North Sea oil has generated billions upon billions of pounds in corporate profit since drilling began in the 1960s and 70s. But as oil extraction shifts into decline, it becomes time to clean up the mess – the rigs, pipelines and platforms that dot the sea floor.
A general principle in law and common sense is “polluter pays”. If you make a mess, you clean it up. This was the case with North Sea oil – until lobbying changed the framework.
Over the past 15 years, oil corporations like BP and Shell have demanded ever greater subsidies. Governments in London and Edinburgh backed their demands. In the process, a large part of the liability for decommissioning (removing and dismantling oil platforms) was dumped on the public.
A fiscal timebomb was created. Nobody knows exactly how much decommissioning will cost – the lowest estimates are around £30 billion. A new GMB report estimates it could be over £100 billion – of which taxpayers will have to fund between 50-75%.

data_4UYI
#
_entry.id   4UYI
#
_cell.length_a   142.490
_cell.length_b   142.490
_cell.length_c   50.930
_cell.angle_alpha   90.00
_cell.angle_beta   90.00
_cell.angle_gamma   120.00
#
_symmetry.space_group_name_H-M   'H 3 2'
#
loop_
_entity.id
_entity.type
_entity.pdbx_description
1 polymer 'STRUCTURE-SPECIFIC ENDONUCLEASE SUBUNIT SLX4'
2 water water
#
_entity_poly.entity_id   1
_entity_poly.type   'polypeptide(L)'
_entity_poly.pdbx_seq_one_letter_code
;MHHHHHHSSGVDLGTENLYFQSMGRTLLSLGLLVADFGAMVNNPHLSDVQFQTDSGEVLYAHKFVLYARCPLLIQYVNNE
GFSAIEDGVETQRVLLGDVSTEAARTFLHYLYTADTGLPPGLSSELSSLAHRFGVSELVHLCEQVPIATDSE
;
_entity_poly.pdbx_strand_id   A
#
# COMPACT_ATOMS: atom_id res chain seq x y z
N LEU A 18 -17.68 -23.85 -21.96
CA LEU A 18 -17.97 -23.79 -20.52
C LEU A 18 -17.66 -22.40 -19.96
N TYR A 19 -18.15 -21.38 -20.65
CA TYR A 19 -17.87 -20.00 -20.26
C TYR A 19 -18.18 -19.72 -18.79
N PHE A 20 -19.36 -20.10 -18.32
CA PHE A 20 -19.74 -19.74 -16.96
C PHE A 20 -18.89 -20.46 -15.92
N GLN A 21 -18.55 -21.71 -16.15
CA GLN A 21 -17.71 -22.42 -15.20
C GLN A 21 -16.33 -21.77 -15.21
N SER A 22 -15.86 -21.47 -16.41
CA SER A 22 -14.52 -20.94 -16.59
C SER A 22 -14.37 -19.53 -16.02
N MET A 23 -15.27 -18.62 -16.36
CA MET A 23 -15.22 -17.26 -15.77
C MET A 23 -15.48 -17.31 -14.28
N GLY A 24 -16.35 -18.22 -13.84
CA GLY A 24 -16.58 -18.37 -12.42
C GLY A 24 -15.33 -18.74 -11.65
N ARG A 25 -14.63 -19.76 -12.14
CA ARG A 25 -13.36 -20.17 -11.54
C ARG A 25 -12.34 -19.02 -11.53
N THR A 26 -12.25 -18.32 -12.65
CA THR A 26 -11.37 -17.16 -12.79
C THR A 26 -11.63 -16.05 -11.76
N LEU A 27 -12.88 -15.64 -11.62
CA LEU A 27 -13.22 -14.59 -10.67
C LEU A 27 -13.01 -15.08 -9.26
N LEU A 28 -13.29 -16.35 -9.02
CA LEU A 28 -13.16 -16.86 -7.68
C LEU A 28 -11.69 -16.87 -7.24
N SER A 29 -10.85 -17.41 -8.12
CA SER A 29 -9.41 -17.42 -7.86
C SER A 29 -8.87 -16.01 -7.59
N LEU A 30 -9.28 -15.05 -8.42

That means you and I could be paying somewhere between £50 and £75 billion. For something the oil companies should have sorted out.
Scotland could be a global hub for decommissioning – breathing life into dockyards that lie still.
But, the potential benefits of decommissioning – jobs, busy ports, work for contractors – aren’t even happening. The Northeast of England has won a couple of decommissioning contracts, but Scotland pretty much nothing.
Instead, rigs are being sliced off from the seabed and towed away to Norway and Turkey. The rig which ran aground on Lewis in August was on its way to Turkey.
Trade unions in Scotland are furious – especially as thousands lose their jobs in Northeast Scotland as BP and Shell slash their workforce. But neither London nor Edinburgh governments have an industrial strategy in place to ensure rigs are dismantled in UK docks. Instead, we’re providing the funding for more forward-looking industrial strategies in Norway and Turkey.
We could use the process of decommissioning to build a truly just transition. But instead, it looks like the UK public will pay out over £50 billion to clean up the mess left behind by the oil industry and protect their profit margins.